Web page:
These three elements: someone else’s first word, a pursuit of narrative, and consistent (or at least deliberate) rhythm is enough to keep me returning to these poems. And then, after a number of weeks, clear “themes” emerge. Though I don’t like this word “theme.” It makes me think of movies and amusement parks. Of birthday parties. How about “predisposition”? They poems have a few predispositions and these assert themselves over time. They are predisposed to figure twins and doubles. To acknowledge fear. To make note of affluence and poverty. To notice the fear that resides in and between these terms. They are predisposed to be concerned with women, to “follow” women. They are predisposed toward austerity. Coming from winter, they have winter’s sensibility, its withholding. I prefer that and am not looking forward to spring.

There is no research. Except that of the first word. I research the first word in order to begin the line.

Then, after a while of this I get an invitation from my friend Richard Deming. He is editing a journal and collecting prose poems that deal in some way with abstraction. Could I send a few? This is almost funny to me. Nothing feels farther from my current “craft.” All these poems in lines. All these deliberate sentences and this “mad pursuit” of narrative. So I turn myself around and face the other way. “And so I am asked to be abstract. When I am straining toward narrative.” Is how I begin. The poem is called “At Shadows”:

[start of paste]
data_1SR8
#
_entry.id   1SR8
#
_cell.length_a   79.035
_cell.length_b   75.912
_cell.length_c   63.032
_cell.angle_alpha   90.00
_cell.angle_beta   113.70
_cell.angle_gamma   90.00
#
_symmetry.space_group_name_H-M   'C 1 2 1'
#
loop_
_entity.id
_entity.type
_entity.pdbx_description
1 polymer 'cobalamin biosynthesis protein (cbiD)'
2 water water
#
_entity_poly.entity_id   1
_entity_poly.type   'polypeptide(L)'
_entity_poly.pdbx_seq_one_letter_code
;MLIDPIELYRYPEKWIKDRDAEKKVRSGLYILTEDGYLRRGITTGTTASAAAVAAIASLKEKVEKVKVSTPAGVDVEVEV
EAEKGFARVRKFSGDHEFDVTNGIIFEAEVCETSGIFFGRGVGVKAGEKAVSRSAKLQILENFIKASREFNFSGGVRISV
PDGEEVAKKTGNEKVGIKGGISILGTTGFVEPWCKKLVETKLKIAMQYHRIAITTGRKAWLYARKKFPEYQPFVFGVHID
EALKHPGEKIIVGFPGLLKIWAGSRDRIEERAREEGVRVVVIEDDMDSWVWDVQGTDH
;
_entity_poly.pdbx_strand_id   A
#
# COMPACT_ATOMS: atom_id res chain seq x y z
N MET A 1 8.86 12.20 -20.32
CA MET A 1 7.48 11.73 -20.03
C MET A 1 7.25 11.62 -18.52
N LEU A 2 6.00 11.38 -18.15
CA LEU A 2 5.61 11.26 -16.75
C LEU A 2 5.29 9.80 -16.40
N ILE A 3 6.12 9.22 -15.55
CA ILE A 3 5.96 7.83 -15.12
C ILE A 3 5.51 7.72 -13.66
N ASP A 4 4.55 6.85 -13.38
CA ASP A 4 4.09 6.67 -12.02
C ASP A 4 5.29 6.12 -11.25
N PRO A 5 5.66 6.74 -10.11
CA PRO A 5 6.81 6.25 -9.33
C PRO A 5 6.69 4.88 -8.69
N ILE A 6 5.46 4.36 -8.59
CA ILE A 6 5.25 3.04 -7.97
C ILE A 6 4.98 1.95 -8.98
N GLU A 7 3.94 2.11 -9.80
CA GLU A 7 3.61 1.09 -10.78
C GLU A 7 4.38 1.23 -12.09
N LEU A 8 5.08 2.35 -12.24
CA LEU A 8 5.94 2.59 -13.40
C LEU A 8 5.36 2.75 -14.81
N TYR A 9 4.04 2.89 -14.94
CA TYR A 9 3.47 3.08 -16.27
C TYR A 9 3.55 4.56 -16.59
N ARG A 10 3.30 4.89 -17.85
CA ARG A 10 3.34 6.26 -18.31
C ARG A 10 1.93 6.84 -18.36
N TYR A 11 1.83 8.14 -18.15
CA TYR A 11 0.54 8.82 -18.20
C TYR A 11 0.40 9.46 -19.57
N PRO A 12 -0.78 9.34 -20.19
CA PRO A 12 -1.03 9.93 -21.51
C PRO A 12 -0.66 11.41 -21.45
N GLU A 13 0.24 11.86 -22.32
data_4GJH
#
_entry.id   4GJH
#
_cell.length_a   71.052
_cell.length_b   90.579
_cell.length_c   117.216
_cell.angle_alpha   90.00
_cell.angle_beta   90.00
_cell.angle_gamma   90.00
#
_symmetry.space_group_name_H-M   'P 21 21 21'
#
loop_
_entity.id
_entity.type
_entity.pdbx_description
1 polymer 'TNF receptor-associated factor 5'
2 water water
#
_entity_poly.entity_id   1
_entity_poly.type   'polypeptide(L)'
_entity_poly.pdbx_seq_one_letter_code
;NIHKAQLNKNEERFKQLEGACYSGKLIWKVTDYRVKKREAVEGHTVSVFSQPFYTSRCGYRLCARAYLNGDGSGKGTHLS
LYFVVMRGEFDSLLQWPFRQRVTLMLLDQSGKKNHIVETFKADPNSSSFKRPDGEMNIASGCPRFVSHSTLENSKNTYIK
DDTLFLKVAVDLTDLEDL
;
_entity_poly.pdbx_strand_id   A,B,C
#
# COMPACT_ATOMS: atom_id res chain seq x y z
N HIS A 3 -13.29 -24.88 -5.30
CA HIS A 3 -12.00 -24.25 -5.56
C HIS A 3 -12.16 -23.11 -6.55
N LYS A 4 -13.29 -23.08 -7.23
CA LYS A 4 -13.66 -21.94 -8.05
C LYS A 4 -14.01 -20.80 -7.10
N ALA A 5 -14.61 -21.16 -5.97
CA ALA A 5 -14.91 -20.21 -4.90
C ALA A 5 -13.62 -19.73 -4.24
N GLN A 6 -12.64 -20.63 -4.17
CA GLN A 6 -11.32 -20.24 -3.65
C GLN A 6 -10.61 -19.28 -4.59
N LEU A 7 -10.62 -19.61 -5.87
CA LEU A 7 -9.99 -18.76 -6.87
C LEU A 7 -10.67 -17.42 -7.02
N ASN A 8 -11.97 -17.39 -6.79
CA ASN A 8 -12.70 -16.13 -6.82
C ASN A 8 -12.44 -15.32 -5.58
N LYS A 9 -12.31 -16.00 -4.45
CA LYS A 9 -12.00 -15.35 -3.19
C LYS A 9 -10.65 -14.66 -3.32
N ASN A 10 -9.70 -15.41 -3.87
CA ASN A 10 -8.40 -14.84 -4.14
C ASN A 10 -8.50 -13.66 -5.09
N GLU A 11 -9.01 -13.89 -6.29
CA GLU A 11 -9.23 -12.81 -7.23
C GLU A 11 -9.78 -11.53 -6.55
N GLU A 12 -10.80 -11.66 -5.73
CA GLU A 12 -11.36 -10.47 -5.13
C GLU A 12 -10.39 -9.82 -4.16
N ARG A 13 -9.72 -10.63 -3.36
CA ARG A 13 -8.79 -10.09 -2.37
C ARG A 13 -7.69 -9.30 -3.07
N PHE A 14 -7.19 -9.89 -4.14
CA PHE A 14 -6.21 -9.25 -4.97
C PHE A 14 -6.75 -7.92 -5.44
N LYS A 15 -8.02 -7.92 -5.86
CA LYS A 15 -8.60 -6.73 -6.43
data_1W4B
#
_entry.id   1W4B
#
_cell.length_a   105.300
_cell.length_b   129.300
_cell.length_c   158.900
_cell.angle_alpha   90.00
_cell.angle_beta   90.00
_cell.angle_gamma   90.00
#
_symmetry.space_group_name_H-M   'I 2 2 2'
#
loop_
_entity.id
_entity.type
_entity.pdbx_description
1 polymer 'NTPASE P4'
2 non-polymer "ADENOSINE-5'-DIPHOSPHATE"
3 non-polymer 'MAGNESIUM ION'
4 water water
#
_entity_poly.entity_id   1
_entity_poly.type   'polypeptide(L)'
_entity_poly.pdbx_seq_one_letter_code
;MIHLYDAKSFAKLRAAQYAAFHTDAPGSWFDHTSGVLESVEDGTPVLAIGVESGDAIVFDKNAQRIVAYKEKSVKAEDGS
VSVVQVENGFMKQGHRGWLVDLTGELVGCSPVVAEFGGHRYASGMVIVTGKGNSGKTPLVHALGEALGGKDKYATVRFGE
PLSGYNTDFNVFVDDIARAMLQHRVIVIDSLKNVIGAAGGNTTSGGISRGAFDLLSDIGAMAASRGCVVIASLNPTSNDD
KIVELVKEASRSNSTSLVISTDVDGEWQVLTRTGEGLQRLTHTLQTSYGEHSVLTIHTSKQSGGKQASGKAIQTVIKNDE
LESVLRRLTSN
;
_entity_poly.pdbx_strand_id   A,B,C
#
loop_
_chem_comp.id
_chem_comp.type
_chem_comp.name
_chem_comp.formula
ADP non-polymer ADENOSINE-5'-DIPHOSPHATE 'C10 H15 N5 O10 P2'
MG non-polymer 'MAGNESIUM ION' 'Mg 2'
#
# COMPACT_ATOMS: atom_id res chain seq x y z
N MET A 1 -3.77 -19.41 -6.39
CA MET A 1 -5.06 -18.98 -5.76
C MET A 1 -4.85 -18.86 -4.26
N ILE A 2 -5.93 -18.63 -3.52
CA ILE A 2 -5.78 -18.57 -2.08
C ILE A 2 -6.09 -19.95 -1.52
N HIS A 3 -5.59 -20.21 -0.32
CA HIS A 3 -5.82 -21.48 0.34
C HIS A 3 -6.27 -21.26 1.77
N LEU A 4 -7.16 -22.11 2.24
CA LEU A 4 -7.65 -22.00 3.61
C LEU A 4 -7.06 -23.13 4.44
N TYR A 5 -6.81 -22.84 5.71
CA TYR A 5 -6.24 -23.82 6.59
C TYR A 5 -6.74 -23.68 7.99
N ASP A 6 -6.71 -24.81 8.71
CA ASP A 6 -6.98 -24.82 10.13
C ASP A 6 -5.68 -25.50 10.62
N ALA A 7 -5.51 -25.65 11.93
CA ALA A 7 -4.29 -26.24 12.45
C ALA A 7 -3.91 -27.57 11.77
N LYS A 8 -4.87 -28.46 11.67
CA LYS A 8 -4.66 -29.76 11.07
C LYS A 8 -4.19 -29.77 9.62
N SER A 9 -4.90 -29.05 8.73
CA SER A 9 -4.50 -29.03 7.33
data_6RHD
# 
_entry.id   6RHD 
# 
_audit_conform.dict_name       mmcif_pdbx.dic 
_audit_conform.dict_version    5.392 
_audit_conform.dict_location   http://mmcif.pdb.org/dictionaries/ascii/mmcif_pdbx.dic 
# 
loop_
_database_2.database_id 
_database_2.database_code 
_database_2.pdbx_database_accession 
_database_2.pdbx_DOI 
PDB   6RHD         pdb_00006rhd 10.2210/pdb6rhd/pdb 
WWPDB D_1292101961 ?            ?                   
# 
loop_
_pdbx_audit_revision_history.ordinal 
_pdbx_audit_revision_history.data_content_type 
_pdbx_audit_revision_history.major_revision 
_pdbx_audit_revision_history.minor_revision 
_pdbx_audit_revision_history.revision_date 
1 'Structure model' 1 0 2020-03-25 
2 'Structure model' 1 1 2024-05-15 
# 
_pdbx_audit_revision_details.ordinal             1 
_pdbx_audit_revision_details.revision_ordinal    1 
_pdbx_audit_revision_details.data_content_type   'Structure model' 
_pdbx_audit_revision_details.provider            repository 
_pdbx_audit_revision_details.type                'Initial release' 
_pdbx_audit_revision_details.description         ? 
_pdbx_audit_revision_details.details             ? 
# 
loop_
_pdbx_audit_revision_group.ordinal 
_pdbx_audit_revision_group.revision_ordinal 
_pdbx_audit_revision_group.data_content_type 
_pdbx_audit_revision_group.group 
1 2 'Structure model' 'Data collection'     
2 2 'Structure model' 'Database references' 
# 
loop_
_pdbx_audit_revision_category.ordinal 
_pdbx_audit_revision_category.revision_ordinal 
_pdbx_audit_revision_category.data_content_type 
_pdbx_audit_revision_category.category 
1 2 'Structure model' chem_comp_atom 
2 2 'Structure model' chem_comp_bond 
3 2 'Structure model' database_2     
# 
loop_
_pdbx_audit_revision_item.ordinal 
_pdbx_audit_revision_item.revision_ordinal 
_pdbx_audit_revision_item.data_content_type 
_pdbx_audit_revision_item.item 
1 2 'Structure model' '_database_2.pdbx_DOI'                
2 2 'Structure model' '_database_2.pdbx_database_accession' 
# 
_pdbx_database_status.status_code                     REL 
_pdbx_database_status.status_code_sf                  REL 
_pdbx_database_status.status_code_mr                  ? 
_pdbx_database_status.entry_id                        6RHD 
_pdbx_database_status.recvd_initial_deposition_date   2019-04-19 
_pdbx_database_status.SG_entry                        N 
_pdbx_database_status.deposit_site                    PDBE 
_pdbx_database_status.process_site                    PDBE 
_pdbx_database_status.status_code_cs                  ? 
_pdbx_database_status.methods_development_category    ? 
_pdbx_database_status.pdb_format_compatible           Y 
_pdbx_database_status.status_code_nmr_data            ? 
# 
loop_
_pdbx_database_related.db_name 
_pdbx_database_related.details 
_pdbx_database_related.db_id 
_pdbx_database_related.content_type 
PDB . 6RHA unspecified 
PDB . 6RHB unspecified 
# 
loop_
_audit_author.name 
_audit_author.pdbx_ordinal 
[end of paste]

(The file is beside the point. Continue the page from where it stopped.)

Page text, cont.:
At Shadows

And so I am asked to be abstract. When I am straining toward narrative. Just after cold spell, I am not a hand in the plumbing, neither medical nor mechanical, but at shadows, those lines of embarkation repeated and repeatedly ignored. Runners passed back and forth carrying steal beams for the construction. So I build my resentments my paper resentments my sugar and flour and my salt. Pressure gathers over centuries in the quest to know what space is. A thing or a non-thing. As to my left is Michael sleeping with Jose and to my right is Mandy sleeping with Gilly. As before me is Don sleeping with no one and behind me is Alice sleeping with Lucy. And so I am asked to become abstract. The pairing of thing and non-thing is everywhere before me made visible by winter light, its short burst of brightness on the tree and around the tree is what. As for drivers, they are warmed at the dash, in a golden sea thickened by mythology, we must remember that Orpheus is not a person but a god here and there among the carefully planted decorative grasses and what has happened to the underground bulbs.
A thing or a non-thing? A person or a God? I love naming my neighbors. Their true names have a kind of joy in them: “that is poetry really loving the name of anything.” But there’s another thing to love, and that is the non-thing under the name. For none of you know which of these names refers to a dog, which to a person—which to an imaginary person, which to an actual. None of you know this, but I do. And so the name is and is not abstract. A thing and a non-thing. Plath, foaming to wheat. Or Keats’s spirit ditties of no tone.

Now these two forms are in some kind of theater: “They are coming to the play. I must be idle.”

Originally Published: March 8th, 2011

In March 2011, Carr was a featured writer on Harriet.